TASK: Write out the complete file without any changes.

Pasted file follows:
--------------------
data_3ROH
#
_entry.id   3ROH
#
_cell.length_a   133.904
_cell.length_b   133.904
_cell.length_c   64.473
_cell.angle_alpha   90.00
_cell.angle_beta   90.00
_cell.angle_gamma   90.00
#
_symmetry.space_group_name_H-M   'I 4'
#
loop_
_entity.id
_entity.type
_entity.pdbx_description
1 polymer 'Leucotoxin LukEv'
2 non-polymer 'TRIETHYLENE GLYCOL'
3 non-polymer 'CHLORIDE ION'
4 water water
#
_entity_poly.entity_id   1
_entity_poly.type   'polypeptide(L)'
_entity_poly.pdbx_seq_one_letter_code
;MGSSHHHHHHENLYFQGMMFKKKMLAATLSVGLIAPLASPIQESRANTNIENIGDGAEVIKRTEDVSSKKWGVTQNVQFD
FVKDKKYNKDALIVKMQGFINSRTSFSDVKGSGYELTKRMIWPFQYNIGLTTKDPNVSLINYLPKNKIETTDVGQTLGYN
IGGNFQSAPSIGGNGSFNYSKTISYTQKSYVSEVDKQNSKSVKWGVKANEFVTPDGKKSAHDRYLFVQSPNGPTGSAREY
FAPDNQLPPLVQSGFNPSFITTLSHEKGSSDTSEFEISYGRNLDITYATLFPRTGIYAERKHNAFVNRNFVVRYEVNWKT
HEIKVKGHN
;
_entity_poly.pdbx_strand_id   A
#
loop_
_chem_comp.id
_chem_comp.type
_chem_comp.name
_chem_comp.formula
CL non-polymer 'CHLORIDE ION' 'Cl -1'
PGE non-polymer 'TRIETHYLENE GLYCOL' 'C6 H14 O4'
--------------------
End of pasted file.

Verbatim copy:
data_3ROH
#
_entry.id   3ROH
#
_cell.length_a   133.904
_cell.length_b   133.904
_cell.length_c   64.473
_cell.angle_alpha   90.00
_cell.angle_beta   90.00
_cell.angle_gamma   90.00
#
_symmetry.space_group_name_H-M   'I 4'
#
loop_
_entity.id
_entity.type
_entity.pdbx_description
1 polymer 'Leucotoxin LukEv'
2 non-polymer 'TRIETHYLENE GLYCOL'
3 non-polymer 'CHLORIDE ION'
4 water water
#
_entity_poly.entity_id   1
_entity_poly.type   'polypeptide(L)'
_entity_poly.pdbx_seq_one_letter_code
;MGSSHHHHHHENLYFQGMMFKKKMLAATLSVGLIAPLASPIQESRANTNIENIGDGAEVIKRTEDVSSKKWGVTQNVQFD
FVKDKKYNKDALIVKMQGFINSRTSFSDVKGSGYELTKRMIWPFQYNIGLTTKDPNVSLINYLPKNKIETTDVGQTLGYN
IGGNFQSAPSIGGNGSFNYSKTISYTQKSYVSEVDKQNSKSVKWGVKANEFVTPDGKKSAHDRYLFVQSPNGPTGSAREY
FAPDNQLPPLVQSGFNPSFITTLSHEKGSSDTSEFEISYGRNLDITYATLFPRTGIYAERKHNAFVNRNFVVRYEVNWKT
HEIKVKGHN
;
_entity_poly.pdbx_strand_id   A
#
loop_
_chem_comp.id
_chem_comp.type
_chem_comp.name
_chem_comp.formula
CL non-polymer 'CHLORIDE ION' 'Cl -1'
PGE non-polymer 'TRIETHYLENE GLYCOL' 'C6 H14 O4'